Holidaymakers are usually better off avoiding booking sites when arranging a holiday and booking directly with a travel provider instead, according to Which?.
The consumer organisation surveyed nearly 5,000 members about their experiences with various travel booking sites, broken down into flight booking sites, accommodation booking sites and travel comparison sites.
The results highlighted a slew of problems with using booking sites – usually presented as a hassle-free way to compare prices and get the best deal when booking a holiday – which have been exacerbated by the pandemic.
Respondents rated sites on a variety of criteria, including the functionality of the site, prices, and transparency of fees, with many sites earning an overall lower score than they did last year.
Flight booking sites fared particularly badly, with some companies proving impossible to contact regarding cancellations and refunds during the Covid-19 lockdown.
Some also charged admin fees to process refunds that would have been free if sought directly from the airline.
Netflights received the highest customer score in this category, though still an underwhelming 65 per cent.
It was the only flight booking site to score four stars for prices, and fewer than one in ten customers reported a problem with the website.
At the other end of the table for flight booking sites was Opodo, which Which? recently recommended passengers avoid booking with, after it left the ATOL scheme.
Comparison sites did not do much better.
The clear frontrunner in this market was Skyscanner, with a customer score of 67 per cent.
Accommodation booking sites were rated slightly more favourably.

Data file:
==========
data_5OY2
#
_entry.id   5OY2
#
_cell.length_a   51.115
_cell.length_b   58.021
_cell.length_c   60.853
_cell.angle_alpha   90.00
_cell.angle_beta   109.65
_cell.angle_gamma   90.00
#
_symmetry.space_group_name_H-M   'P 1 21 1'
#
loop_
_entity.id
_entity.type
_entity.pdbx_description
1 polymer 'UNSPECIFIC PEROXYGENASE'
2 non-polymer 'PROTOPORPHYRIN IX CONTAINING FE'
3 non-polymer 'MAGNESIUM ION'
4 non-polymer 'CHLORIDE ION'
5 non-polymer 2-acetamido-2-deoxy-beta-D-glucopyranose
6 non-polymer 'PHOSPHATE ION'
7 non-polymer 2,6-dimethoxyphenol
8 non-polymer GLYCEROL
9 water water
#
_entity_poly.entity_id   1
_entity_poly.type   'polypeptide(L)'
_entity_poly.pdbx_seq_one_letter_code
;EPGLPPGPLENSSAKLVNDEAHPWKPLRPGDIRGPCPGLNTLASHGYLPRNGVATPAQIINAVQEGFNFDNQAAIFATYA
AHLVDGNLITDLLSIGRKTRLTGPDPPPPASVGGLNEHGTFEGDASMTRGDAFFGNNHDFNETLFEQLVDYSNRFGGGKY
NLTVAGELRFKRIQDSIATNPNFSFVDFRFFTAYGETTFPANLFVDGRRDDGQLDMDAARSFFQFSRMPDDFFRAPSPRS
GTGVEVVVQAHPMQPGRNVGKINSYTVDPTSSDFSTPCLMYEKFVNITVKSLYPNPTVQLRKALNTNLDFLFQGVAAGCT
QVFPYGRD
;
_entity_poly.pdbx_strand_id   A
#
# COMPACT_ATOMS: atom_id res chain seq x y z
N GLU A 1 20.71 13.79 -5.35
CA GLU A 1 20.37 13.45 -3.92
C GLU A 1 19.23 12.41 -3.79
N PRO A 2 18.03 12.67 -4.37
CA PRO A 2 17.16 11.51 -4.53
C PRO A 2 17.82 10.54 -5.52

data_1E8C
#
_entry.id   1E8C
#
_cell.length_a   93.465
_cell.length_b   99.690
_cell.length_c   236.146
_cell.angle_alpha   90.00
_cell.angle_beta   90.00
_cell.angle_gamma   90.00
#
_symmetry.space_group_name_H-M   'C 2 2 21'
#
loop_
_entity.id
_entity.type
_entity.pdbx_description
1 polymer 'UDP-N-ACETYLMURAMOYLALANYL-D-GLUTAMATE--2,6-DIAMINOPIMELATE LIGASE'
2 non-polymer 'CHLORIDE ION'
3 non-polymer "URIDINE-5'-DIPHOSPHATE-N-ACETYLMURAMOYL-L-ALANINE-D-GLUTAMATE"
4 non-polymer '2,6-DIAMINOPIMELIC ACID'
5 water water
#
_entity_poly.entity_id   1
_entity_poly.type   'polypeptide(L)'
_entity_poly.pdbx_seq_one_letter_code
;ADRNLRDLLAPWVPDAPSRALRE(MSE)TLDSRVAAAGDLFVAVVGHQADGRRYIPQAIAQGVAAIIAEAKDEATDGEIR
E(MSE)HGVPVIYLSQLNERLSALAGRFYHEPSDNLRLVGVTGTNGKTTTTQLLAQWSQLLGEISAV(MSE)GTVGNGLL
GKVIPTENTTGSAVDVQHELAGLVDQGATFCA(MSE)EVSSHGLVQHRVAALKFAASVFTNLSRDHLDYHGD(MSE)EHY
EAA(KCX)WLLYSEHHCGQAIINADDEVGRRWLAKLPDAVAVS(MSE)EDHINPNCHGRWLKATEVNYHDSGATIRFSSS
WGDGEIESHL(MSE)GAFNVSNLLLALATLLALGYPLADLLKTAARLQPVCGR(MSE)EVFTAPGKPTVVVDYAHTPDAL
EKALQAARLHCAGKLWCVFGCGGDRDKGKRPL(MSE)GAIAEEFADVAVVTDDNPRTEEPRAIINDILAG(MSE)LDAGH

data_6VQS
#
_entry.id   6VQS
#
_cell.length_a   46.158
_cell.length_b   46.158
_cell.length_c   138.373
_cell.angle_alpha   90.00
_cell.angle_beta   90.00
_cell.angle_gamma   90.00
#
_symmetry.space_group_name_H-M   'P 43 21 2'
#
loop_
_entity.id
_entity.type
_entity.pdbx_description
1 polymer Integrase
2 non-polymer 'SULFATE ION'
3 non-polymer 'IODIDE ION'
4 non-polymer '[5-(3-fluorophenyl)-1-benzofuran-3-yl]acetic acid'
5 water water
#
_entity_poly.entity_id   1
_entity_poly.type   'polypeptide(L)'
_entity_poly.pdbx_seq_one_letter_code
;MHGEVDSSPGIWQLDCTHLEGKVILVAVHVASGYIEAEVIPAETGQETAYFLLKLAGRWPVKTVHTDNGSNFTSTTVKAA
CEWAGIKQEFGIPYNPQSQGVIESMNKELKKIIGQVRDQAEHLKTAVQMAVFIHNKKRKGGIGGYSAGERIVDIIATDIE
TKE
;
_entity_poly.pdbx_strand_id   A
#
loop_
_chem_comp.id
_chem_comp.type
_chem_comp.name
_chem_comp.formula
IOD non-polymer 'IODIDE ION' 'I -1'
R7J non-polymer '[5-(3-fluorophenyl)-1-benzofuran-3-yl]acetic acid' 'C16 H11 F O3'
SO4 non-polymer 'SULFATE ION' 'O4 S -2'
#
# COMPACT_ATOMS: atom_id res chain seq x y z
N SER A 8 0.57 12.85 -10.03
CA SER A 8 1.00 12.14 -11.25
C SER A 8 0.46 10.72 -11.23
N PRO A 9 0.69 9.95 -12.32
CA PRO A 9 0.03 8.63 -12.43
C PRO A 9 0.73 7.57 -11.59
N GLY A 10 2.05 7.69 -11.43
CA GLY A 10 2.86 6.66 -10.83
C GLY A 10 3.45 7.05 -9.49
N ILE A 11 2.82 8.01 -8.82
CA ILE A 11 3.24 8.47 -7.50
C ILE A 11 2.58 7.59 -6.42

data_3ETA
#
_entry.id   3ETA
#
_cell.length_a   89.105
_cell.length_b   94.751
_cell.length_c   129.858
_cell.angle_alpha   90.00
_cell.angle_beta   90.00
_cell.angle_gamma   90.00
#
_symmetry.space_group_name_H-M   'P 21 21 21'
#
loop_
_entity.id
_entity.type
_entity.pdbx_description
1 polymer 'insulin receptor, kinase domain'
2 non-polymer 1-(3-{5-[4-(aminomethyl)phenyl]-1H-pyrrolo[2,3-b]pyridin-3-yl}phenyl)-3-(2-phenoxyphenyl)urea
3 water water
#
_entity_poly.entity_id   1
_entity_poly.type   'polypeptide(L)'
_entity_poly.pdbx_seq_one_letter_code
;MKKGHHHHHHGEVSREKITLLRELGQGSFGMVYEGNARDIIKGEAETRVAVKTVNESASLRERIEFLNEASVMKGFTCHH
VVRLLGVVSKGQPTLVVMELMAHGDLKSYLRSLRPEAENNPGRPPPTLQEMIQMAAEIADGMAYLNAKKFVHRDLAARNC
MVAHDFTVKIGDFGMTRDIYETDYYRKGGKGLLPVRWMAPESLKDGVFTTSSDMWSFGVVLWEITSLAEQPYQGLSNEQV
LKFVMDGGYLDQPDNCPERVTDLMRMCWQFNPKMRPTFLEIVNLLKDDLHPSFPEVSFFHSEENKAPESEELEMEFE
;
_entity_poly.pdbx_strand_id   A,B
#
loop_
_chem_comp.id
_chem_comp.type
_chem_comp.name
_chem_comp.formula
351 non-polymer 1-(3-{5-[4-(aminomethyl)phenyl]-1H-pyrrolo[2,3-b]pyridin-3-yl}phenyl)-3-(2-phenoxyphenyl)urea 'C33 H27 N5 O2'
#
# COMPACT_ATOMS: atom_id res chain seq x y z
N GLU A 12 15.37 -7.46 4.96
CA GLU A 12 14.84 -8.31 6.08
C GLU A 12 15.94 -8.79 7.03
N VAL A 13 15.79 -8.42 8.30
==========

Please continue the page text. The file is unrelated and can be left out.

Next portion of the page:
This was the only category where some booking sites managed to receive a customer score of more than 70 per cent, with most accommodation booking sites managing to score four stars in at least one category.
Airbnb, with a customer score of 75 per cent, was the only booking site to impress customers and the consumer champion enough to receive Which? recommended status.
Rory Boland, editor of Which? Travel, said: “Booking sites have been seen as a hassle-free way to find the best deal on travel or accommodation when booking a holiday, but our survey highlights serious problems, from dodgy refund policies and unwelcome admin fees, to non-existent customer service.
“This year has shown us that nothing can be guaranteed when it comes to booking a holiday, so it’s more important than ever to ensure the company you’re booking with can be trusted with your money.
“With a couple of notable exceptions, booking sites have let their customers down on this front, so the best way to ensure your money is in safe hands is to book a package, hotel or flight directly, and only with a reputable provider.”
In response to the findings, Opodo argued the Which? sample, or just 93 customers, was unrepresentative of the service offered by the business.
A spokesperson added: “Our priority this year has been to manage all the cancellations produced as a result of Covid-19.
“We have already refunded over one million tickets and 100 per cent of package holidays.
“All package holiday bookings made with Opodo are protected by the Spanish financial protection scheme, which is fully compliant with the standards of protection required by EU law and offers the same level of protection as ATOL.
“We appreciate the current travel environment is frustrating for our customers; our teams across the business are working hard to alleviate this as much as possible.
“However, airlines continue to withhold refunds that belong to consumers.
“Carriers are responsible for authorising refund requests and actioning the transfer of funds. We are unable to provide our customers with refunds until this step is completed by airlines, and their delays are contributing significantly to the amount of time our customers are having to wait.”
Opodo ATOL protected until 2019, at which time the CAA said that, due to the new provisions of the Package Travel Directive, they would not accept any more applications from EU travel agencies servicing their products in the UK.
This is the case for a number of businesses which have their headquarters outside of the UK and the situation is not unique to Opodo.